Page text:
It’s naturally collaborative

As mentioned above, the size and form factor of the ipad makes it perfect for collaboration. Just as it’s easy for a student to show their partner a page from their notebook, it’s just as easy for a student to show something on the ipad screen. This is also helped by the wide viewing angle it has. Smartphones are great, but the screens are small and there’s a limit to what can be displayed on it. Laptops - even the smaller netbooks - are more cumbersome to move around and they naturally create a barrier between one student and another (though they do have the advantage of a keyboard). If we think about a communicative classroom where we want students to talk and share with each other, move around and interact with each other, the ipad seems perfect for that.

There’s an app for that...

Despite those damn adverts, the popularity of the iphone, ipod touch and ipad means that almost any computer or web tool that you might want to use with your students is available on the device. When I think of the kinds of things that I take my students into the computer room for, I can almost always find an ipad app that can replicate that function. Creating blogs, wikis, podcasts, various forms of social networking, you tube videos, news sites, all of these things can be done directly on the ipad.

No more ‘we’re going to the computer room today’

One of the barriers to full integration of technology in the (ESL) classroom is the classroom/computer lab distinction. Somehow, going to the computer lab is seen as something separate from what goes on in the classroom, there are teachers who ‘use’ the computer room and those who don’t. In this way, computers and technology become this scary other that naturally makes a lot of teachers nervous.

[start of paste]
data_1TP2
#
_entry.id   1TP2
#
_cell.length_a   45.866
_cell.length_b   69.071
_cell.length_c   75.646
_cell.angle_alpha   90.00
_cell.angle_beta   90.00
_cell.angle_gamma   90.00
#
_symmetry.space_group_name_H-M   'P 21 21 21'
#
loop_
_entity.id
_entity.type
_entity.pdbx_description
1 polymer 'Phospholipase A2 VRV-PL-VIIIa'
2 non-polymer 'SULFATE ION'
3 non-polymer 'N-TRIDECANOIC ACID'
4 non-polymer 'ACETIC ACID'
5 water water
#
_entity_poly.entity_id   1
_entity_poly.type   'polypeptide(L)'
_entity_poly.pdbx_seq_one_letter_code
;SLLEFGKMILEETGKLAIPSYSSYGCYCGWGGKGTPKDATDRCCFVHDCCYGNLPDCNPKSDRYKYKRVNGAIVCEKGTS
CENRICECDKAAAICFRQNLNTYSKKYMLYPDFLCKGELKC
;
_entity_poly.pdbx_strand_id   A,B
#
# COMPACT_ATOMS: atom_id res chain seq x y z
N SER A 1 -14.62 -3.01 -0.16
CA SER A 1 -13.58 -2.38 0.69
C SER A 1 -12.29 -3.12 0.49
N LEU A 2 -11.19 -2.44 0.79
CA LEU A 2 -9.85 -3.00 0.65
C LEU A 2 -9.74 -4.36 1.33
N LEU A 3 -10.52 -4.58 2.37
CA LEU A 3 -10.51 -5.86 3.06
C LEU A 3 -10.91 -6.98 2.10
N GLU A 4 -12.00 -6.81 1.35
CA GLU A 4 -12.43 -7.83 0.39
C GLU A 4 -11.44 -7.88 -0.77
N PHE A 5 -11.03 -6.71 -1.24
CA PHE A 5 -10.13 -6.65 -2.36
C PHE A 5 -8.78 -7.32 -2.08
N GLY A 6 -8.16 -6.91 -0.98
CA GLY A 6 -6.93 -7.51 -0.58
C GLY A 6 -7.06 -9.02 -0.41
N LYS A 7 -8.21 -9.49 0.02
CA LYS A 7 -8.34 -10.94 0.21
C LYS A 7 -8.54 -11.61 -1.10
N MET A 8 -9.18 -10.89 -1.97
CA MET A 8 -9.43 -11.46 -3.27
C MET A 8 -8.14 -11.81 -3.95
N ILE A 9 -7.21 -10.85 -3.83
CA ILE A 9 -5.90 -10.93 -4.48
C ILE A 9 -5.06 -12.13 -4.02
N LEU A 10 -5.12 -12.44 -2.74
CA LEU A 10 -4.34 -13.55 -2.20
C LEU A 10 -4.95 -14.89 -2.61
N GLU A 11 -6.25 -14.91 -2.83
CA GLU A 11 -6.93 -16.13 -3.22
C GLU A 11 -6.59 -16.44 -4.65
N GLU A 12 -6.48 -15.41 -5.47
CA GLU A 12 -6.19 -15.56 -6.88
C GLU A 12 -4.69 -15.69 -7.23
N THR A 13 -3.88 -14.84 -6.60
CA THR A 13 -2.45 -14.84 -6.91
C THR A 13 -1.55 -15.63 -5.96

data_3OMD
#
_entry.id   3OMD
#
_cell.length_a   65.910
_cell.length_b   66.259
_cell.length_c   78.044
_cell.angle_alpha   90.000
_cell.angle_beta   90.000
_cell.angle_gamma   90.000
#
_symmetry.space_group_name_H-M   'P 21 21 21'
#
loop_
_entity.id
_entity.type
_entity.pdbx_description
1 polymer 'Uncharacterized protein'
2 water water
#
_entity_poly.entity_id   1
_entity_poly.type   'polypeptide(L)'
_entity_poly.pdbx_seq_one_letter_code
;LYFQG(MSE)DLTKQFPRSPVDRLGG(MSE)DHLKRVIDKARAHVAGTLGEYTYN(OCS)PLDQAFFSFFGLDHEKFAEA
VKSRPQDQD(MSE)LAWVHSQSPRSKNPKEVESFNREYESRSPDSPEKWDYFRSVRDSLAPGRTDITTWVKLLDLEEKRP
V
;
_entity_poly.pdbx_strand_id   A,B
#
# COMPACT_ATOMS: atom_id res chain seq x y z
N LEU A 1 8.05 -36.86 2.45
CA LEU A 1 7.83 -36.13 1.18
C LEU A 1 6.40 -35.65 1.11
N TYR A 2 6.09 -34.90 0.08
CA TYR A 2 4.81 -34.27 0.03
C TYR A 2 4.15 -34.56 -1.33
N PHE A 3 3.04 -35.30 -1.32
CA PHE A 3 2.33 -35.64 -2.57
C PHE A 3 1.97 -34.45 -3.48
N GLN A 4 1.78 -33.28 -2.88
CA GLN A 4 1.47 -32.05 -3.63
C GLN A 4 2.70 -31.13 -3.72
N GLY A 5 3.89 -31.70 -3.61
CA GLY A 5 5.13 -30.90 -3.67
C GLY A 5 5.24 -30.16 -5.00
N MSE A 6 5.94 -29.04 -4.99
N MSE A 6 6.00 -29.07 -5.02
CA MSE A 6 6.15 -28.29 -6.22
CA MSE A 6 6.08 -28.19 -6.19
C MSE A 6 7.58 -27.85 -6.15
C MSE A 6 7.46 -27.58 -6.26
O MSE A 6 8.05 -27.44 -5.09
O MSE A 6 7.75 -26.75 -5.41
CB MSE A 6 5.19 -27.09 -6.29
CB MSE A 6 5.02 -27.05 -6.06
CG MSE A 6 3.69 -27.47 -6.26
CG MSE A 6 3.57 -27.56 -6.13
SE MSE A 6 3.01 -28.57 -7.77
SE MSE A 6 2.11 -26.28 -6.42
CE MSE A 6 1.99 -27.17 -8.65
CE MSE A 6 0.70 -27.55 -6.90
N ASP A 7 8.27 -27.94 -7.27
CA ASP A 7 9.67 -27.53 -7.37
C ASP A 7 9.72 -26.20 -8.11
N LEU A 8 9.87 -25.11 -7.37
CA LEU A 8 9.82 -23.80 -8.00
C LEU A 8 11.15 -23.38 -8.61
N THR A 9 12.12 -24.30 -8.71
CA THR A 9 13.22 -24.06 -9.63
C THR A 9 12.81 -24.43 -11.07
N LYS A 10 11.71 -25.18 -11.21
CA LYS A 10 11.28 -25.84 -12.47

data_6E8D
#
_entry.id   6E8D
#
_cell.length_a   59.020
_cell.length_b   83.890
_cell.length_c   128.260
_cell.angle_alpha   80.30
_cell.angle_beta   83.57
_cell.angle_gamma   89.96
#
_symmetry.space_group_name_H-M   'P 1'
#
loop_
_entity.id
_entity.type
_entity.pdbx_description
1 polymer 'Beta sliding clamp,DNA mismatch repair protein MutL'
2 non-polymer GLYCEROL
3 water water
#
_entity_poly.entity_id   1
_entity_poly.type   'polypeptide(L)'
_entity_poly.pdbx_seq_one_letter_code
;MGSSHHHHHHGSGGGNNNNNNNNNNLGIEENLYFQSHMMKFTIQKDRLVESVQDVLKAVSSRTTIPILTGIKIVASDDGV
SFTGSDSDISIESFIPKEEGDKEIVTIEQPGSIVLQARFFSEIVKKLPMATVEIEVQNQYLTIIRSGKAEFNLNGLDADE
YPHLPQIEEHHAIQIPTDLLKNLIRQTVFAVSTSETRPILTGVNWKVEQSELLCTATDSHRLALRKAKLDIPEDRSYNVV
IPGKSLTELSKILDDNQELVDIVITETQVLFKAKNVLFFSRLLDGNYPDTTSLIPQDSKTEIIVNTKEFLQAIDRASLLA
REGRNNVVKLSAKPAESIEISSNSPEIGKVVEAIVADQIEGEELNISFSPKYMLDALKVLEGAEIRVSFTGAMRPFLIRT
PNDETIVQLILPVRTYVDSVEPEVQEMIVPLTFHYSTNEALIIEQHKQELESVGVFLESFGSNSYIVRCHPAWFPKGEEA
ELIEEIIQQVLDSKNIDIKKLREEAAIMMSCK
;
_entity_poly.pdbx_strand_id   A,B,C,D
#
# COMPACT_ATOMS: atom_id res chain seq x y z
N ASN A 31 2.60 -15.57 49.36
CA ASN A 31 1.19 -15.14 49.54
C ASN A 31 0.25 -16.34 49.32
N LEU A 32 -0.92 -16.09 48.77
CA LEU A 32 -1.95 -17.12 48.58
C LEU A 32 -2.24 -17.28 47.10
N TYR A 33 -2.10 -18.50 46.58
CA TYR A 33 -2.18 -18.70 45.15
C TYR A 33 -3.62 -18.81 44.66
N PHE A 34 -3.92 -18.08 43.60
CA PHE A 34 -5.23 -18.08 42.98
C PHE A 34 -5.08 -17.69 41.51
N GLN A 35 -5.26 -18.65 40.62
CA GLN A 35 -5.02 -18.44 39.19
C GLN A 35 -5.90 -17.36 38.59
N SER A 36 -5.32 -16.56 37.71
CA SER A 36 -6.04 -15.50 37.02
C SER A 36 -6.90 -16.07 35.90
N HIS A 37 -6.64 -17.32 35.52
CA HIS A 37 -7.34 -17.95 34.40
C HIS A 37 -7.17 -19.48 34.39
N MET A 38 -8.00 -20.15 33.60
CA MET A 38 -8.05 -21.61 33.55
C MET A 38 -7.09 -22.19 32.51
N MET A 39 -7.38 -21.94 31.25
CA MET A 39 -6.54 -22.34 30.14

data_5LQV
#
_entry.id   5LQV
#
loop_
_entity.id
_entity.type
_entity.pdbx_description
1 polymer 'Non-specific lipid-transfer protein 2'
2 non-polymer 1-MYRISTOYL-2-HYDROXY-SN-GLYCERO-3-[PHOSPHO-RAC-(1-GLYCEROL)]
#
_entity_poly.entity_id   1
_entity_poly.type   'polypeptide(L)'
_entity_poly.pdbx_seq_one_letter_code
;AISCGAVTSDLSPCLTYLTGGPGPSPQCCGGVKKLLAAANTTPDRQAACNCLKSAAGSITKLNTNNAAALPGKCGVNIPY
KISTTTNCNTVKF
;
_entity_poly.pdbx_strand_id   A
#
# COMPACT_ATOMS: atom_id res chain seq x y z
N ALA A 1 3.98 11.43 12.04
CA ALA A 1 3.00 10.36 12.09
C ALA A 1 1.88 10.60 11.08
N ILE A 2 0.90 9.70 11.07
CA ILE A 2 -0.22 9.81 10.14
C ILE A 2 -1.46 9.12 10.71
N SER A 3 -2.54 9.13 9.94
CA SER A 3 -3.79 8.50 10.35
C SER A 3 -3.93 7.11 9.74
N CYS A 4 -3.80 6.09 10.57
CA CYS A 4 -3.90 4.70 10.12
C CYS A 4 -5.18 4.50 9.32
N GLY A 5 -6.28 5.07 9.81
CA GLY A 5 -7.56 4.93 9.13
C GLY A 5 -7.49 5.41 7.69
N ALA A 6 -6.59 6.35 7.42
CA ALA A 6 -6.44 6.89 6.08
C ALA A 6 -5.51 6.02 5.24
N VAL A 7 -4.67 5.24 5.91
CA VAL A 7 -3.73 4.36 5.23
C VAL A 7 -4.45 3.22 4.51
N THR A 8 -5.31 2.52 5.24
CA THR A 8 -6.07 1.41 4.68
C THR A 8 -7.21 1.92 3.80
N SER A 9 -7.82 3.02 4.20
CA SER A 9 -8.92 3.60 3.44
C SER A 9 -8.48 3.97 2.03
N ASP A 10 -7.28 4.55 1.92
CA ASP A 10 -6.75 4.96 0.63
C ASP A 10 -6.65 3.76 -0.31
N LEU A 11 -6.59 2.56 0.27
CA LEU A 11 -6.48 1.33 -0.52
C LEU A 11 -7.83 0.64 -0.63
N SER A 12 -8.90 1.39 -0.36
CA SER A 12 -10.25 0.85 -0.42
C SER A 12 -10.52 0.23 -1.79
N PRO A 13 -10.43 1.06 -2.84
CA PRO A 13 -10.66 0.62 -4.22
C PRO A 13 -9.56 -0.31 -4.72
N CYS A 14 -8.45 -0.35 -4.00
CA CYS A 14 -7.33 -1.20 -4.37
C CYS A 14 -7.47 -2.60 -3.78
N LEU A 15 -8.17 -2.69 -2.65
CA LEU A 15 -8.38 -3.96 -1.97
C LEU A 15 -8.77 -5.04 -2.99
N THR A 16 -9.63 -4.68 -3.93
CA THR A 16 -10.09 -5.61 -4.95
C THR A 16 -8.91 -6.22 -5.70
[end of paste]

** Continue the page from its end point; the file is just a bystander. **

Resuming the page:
The ipad might be a way of bringing the computer lab to the classroom and making the use of technology less scary for teachers. Rather than the teachers taking the class to the computer room, a class set of ipads or similar tablet-like computers could be distributed in the classroom and I think this will make this technology feel more integrated. 

These are just my initial thoughts after a couple of days with the ipad. My opinion of it might change over time of course, but I do see them as natural complement to mobile phones as learning tools. I think that mobile phones work best outside the classroom as a means of autonomous learning on the part of the students while the ipad will function well inside the classroom as a natural replacement for textbooks or computers. And I can see many ways that students will be able to combine both of them to provide meaningful and interesting classroom activities. For example, students might go out and take pictures/video of their family/house/workplace etc, upload them to the internet to a place like Facebook or Picasa and then in class show them and discuss them with  their peers using the ipad.

Obviously a major barrier is going to be the cost of these things. I bought the cheapest version here in the UK and it cost  £429 while the most expensive version with wifi and 3G is a whopping £699. Even a class set of these is going to be beyond most institutions. And to be honest, Apple are not particularly great at providing discounts for bulk purchases of these things for education. But the hope is that over time (just as with smartphones and laptops), other companies will come along and provide similar products at a lower price point. There have already been several tablets released running the Android OS and the number is bound to increase over time. A few years ago it would have been unthinkable for all your students to have smartphones in class, but this is becoming more and more a reality as the cost of them comes down.